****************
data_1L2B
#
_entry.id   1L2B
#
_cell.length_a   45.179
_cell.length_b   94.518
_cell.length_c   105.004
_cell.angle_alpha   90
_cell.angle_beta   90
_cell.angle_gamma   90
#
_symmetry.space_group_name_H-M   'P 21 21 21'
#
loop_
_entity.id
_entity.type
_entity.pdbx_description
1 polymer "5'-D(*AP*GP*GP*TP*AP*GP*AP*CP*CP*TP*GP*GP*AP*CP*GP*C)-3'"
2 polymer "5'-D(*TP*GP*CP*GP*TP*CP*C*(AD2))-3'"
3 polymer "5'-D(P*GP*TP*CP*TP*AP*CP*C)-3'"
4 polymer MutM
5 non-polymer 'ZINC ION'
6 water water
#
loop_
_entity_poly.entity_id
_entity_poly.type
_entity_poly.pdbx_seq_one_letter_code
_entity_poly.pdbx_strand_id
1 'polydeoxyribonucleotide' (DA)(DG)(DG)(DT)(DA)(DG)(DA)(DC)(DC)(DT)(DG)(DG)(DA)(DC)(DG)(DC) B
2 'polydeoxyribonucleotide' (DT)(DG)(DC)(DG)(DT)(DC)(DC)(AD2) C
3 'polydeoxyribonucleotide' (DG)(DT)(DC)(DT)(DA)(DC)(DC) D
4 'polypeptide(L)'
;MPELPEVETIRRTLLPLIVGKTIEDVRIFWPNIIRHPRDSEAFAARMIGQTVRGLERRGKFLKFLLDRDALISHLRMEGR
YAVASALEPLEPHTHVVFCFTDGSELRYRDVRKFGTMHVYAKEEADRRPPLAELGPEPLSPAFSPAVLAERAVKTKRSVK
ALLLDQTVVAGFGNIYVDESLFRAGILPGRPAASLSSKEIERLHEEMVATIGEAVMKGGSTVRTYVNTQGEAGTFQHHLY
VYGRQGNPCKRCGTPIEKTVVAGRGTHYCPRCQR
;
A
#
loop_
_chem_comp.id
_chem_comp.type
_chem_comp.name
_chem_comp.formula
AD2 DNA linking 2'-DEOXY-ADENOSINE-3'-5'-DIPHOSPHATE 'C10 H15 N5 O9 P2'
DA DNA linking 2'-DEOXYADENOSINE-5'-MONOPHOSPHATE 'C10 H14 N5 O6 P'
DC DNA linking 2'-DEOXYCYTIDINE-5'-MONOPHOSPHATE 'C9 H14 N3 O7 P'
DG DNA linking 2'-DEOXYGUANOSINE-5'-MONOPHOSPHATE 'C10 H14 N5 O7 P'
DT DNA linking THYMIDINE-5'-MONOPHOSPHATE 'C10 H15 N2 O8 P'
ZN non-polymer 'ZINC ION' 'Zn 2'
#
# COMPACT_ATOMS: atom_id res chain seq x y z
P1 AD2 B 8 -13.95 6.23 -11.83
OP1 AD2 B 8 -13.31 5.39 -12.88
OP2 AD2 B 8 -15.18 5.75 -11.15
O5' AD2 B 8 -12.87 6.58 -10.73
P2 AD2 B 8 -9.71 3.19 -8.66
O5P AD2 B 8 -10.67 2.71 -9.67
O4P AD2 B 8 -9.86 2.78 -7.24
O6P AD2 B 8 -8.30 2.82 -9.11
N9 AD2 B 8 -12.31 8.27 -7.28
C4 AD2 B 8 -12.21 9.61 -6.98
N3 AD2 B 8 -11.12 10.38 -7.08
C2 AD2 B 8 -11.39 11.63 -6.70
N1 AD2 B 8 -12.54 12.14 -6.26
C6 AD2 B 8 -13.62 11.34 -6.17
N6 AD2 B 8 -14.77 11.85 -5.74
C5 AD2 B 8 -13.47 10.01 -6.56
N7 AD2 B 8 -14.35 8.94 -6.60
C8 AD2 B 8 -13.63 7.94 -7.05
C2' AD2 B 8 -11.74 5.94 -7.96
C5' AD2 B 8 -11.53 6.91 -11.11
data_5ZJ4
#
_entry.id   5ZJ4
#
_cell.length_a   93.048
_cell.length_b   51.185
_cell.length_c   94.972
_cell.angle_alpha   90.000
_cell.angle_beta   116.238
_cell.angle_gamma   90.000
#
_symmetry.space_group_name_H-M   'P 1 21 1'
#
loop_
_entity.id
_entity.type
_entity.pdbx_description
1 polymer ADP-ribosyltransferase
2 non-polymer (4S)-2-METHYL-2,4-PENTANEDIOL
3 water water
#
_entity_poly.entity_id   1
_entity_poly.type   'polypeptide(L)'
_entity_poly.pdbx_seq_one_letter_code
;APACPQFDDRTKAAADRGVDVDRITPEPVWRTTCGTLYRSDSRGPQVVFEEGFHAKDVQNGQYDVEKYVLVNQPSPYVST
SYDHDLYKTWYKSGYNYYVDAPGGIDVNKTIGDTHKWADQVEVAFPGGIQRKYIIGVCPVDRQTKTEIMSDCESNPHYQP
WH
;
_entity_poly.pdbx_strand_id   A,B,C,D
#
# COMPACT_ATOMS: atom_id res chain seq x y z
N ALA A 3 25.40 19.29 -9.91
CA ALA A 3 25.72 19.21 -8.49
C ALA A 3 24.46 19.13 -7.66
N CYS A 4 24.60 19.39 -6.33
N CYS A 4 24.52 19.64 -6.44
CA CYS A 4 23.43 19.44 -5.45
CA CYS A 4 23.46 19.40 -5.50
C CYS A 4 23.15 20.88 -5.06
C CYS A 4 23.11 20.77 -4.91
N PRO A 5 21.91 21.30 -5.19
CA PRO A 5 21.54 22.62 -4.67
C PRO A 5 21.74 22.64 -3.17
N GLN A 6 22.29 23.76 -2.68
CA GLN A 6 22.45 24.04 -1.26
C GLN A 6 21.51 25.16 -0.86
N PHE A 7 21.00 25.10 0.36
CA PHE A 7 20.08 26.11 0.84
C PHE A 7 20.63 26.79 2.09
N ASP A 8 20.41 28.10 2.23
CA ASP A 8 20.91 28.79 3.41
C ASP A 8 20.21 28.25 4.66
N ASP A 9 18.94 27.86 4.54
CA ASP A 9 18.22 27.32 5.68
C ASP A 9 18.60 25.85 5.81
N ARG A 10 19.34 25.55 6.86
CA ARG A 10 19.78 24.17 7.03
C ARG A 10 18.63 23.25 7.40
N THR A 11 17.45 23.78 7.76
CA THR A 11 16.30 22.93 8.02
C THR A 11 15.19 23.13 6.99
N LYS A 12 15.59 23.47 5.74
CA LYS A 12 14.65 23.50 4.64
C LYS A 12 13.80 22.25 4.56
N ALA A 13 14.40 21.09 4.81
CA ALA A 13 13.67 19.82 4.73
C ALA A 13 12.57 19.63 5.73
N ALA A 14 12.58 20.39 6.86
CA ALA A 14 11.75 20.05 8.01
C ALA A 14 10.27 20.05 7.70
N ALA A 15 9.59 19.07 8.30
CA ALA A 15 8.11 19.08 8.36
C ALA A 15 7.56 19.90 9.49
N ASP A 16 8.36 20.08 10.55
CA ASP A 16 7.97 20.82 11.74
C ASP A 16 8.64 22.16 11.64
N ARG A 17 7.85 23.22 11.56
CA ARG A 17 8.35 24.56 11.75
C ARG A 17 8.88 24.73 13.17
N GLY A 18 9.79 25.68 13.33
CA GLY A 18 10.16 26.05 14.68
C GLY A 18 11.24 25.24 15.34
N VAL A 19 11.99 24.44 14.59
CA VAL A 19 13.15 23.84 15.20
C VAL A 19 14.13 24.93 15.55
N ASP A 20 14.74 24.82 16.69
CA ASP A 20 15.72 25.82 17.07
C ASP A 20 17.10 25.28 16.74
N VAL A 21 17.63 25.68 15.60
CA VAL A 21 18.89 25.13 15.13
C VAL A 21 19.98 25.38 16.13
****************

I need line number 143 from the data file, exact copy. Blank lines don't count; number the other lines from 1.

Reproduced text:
C ALA A 14 10.27 20.05 7.70